SEATTLE — Two supermassive black holes are getting ready to face off in the center of a faraway galaxy. The cuddled-up couple is closer to each other than any other known black hole duo, providing astrophysicists a first glance at the final phases of a probable collision.
The two black holes live about 3.7 billion light-years away in a “Quasar”, the viciously bright core of a galaxy lit up by superheated gas spiralling onto a supermassive black hole. Quasars normally vary in brightness arbitrarily. But the light from this quasar, entitled PG 1302-102, varied with a stable period over the last two decades, proposing that two black holes were working together, Caltech astrophysicist George Djorgovskireported January 7 at a meeting of the American Astronomical Society. The study also published online January 7 in Nature.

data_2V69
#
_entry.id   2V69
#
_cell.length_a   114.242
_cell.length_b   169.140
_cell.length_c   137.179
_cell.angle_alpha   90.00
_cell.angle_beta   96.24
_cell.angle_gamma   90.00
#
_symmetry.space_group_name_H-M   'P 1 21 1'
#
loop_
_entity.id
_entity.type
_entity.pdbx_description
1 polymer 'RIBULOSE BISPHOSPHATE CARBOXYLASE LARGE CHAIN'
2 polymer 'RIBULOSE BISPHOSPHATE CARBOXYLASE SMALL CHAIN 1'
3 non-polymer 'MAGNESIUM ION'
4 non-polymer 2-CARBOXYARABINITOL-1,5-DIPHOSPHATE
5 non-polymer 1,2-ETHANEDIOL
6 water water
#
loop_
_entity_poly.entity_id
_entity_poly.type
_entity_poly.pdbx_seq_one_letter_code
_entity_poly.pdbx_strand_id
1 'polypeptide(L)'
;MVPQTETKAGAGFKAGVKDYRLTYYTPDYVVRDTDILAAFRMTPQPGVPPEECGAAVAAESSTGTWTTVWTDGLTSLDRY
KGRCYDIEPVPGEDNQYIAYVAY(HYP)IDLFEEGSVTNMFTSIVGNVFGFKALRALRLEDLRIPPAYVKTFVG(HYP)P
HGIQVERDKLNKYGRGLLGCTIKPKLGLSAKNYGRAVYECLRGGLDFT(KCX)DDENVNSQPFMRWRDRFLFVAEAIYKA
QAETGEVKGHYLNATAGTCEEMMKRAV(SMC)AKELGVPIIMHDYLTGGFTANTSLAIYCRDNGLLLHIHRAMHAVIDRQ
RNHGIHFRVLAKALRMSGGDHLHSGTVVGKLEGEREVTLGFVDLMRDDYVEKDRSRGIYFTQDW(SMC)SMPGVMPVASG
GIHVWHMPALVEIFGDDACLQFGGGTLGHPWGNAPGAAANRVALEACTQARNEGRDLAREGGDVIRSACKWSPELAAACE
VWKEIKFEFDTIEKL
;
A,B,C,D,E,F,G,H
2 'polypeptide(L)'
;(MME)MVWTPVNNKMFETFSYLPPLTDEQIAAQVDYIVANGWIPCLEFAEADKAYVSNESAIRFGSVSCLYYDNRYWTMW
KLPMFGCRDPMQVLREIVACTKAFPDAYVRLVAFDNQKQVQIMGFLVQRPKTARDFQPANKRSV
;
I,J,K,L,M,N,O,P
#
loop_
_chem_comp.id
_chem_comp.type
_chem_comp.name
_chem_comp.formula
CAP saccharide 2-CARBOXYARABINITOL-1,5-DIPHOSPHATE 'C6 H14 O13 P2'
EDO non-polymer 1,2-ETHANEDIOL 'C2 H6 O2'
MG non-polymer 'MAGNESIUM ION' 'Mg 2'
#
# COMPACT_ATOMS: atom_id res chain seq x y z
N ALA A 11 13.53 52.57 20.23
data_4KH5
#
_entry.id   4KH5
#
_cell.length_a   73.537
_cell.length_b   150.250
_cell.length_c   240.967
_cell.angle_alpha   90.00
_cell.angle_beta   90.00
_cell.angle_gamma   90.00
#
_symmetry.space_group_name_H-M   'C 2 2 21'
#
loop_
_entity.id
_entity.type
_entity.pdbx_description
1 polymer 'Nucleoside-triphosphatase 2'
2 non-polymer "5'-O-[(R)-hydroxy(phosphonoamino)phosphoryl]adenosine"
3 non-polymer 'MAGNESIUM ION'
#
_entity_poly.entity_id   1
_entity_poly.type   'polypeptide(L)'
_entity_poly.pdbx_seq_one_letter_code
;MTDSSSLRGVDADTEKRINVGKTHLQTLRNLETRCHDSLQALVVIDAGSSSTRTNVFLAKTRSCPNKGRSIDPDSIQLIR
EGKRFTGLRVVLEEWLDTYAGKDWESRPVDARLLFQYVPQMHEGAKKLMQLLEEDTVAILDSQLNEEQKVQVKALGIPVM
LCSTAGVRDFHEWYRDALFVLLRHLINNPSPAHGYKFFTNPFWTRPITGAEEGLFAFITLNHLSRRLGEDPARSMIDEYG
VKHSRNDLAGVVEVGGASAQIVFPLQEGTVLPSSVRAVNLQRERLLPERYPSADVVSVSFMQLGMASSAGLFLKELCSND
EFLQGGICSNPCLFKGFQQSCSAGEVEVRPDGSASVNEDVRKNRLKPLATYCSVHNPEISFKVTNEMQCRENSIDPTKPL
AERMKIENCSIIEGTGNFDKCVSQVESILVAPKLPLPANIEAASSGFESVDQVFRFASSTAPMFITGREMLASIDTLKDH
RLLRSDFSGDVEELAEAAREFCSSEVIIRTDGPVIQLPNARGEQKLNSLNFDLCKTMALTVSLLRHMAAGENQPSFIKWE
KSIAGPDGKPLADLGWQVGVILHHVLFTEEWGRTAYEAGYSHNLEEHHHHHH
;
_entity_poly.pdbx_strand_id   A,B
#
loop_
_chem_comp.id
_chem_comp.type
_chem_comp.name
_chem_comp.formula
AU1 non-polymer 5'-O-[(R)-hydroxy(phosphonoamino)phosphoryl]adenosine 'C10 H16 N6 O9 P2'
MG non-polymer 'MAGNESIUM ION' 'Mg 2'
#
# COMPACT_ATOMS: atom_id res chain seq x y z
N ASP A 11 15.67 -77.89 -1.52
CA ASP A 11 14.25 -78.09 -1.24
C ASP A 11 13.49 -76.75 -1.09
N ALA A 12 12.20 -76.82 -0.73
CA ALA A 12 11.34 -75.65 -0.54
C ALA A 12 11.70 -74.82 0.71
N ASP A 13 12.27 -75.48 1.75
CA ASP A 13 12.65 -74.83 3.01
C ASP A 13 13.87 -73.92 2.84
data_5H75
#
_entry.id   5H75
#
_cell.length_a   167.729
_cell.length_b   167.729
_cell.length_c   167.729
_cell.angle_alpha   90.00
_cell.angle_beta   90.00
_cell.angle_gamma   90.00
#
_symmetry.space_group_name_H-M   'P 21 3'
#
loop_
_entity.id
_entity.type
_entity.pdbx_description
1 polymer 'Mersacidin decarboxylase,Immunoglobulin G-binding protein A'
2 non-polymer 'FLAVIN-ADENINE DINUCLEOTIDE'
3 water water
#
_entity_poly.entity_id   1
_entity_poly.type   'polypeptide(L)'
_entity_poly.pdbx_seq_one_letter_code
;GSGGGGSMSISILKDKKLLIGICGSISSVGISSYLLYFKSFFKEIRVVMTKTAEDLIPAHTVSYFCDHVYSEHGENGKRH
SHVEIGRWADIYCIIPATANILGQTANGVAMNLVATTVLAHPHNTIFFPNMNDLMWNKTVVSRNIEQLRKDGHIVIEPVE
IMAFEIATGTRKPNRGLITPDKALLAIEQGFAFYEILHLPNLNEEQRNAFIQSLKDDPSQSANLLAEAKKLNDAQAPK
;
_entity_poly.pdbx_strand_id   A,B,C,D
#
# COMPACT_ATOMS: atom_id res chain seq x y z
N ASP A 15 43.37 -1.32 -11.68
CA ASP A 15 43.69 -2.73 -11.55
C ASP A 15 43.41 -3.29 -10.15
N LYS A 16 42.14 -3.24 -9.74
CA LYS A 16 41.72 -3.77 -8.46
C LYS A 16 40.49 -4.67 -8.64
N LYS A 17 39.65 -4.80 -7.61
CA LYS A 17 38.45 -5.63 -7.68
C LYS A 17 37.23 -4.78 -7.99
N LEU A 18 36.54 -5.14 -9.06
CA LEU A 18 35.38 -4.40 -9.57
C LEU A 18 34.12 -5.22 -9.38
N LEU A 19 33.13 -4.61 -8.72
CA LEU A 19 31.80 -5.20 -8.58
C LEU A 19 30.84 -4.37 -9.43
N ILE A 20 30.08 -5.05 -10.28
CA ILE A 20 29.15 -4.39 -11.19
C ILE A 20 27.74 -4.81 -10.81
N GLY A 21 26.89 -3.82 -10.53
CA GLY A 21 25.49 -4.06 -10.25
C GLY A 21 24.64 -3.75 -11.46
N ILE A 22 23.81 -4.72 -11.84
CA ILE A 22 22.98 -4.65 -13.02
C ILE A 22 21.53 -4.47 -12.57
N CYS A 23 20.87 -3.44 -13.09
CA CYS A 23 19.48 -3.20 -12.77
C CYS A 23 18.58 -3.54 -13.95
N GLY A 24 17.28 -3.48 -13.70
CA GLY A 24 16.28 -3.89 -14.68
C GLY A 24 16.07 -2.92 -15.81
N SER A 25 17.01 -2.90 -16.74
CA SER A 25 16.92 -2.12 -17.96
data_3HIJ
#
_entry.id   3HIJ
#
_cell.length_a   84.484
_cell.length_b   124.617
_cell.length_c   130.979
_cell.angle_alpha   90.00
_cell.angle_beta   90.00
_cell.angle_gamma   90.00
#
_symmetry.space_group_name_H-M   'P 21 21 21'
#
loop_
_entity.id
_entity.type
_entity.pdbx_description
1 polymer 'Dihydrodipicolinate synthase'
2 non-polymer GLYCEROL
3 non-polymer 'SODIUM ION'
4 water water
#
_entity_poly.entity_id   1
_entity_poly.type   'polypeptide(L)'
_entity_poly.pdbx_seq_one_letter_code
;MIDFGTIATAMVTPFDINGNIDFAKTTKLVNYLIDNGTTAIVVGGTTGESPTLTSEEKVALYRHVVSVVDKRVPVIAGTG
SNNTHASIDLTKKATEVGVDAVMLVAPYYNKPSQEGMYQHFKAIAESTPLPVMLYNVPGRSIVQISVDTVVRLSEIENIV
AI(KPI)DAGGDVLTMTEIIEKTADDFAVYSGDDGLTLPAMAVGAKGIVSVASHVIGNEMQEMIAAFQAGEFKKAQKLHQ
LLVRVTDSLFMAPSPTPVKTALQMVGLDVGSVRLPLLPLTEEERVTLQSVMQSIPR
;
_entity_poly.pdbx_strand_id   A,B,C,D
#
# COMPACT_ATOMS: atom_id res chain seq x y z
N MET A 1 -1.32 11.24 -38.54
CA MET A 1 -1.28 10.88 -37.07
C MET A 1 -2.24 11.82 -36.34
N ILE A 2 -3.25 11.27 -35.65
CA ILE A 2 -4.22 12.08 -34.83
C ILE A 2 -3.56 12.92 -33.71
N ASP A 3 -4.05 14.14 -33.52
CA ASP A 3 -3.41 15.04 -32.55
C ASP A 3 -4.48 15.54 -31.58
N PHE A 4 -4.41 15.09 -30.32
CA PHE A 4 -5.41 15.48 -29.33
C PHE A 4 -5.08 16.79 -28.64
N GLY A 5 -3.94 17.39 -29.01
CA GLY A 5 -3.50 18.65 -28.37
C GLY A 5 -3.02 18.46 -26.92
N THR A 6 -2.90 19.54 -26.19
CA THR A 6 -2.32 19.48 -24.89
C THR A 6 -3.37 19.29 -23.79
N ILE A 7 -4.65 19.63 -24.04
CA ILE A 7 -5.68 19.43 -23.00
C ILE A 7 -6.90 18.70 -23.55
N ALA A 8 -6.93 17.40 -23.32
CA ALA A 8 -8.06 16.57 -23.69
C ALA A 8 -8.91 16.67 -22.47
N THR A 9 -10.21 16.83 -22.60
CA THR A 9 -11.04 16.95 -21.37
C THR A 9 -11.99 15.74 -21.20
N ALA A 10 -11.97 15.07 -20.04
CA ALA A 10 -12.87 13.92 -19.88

Detached by just a few hundredths of a light-year, the black holes will perhaps spiral together and combine to form a single behemoth black hole in approximately 1 million years. Theories of galaxy formation forecast that close black hole pairs should be comparatively common, arising out of the collision of two galaxies. But as they’re so far away, binary black holes are an obscure quarry.
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